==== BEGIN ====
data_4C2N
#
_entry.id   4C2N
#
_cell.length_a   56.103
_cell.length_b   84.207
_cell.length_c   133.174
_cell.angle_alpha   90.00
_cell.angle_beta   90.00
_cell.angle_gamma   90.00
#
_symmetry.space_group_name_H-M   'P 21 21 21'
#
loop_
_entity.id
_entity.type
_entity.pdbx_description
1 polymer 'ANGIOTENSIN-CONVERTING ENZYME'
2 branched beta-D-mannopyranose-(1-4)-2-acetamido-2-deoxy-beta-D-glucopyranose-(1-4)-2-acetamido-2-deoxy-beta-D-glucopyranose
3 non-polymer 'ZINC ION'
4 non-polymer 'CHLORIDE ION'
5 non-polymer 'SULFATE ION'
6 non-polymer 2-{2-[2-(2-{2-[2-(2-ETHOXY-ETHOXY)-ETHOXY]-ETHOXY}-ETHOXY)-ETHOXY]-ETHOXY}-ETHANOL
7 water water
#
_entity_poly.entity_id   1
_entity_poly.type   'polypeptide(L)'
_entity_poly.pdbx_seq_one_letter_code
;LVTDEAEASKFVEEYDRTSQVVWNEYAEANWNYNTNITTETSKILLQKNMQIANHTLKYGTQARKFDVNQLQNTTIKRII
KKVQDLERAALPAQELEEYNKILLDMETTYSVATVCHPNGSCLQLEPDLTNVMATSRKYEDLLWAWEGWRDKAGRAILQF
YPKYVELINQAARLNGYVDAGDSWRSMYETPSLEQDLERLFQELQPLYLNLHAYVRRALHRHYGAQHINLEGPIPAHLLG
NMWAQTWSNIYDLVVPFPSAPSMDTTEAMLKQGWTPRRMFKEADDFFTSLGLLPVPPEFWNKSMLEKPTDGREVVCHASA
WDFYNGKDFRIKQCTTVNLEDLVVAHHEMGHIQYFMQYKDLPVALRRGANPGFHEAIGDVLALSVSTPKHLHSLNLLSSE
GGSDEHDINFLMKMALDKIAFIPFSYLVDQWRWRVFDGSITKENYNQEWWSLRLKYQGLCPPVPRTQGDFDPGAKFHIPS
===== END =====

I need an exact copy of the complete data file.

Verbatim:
data_4C2N
#
_entry.id   4C2N
#
_cell.length_a   56.103
_cell.length_b   84.207
_cell.length_c   133.174
_cell.angle_alpha   90.00
_cell.angle_beta   90.00
_cell.angle_gamma   90.00
#
_symmetry.space_group_name_H-M   'P 21 21 21'
#
loop_
_entity.id
_entity.type
_entity.pdbx_description
1 polymer 'ANGIOTENSIN-CONVERTING ENZYME'
2 branched beta-D-mannopyranose-(1-4)-2-acetamido-2-deoxy-beta-D-glucopyranose-(1-4)-2-acetamido-2-deoxy-beta-D-glucopyranose
3 non-polymer 'ZINC ION'
4 non-polymer 'CHLORIDE ION'
5 non-polymer 'SULFATE ION'
6 non-polymer 2-{2-[2-(2-{2-[2-(2-ETHOXY-ETHOXY)-ETHOXY]-ETHOXY}-ETHOXY)-ETHOXY]-ETHOXY}-ETHANOL
7 water water
#
_entity_poly.entity_id   1
_entity_poly.type   'polypeptide(L)'
_entity_poly.pdbx_seq_one_letter_code
;LVTDEAEASKFVEEYDRTSQVVWNEYAEANWNYNTNITTETSKILLQKNMQIANHTLKYGTQARKFDVNQLQNTTIKRII
KKVQDLERAALPAQELEEYNKILLDMETTYSVATVCHPNGSCLQLEPDLTNVMATSRKYEDLLWAWEGWRDKAGRAILQF
YPKYVELINQAARLNGYVDAGDSWRSMYETPSLEQDLERLFQELQPLYLNLHAYVRRALHRHYGAQHINLEGPIPAHLLG
NMWAQTWSNIYDLVVPFPSAPSMDTTEAMLKQGWTPRRMFKEADDFFTSLGLLPVPPEFWNKSMLEKPTDGREVVCHASA
WDFYNGKDFRIKQCTTVNLEDLVVAHHEMGHIQYFMQYKDLPVALRRGANPGFHEAIGDVLALSVSTPKHLHSLNLLSSE
GGSDEHDINFLMKMALDKIAFIPFSYLVDQWRWRVFDGSITKENYNQEWWSLRLKYQGLCPPVPRTQGDFDPGAKFHIPS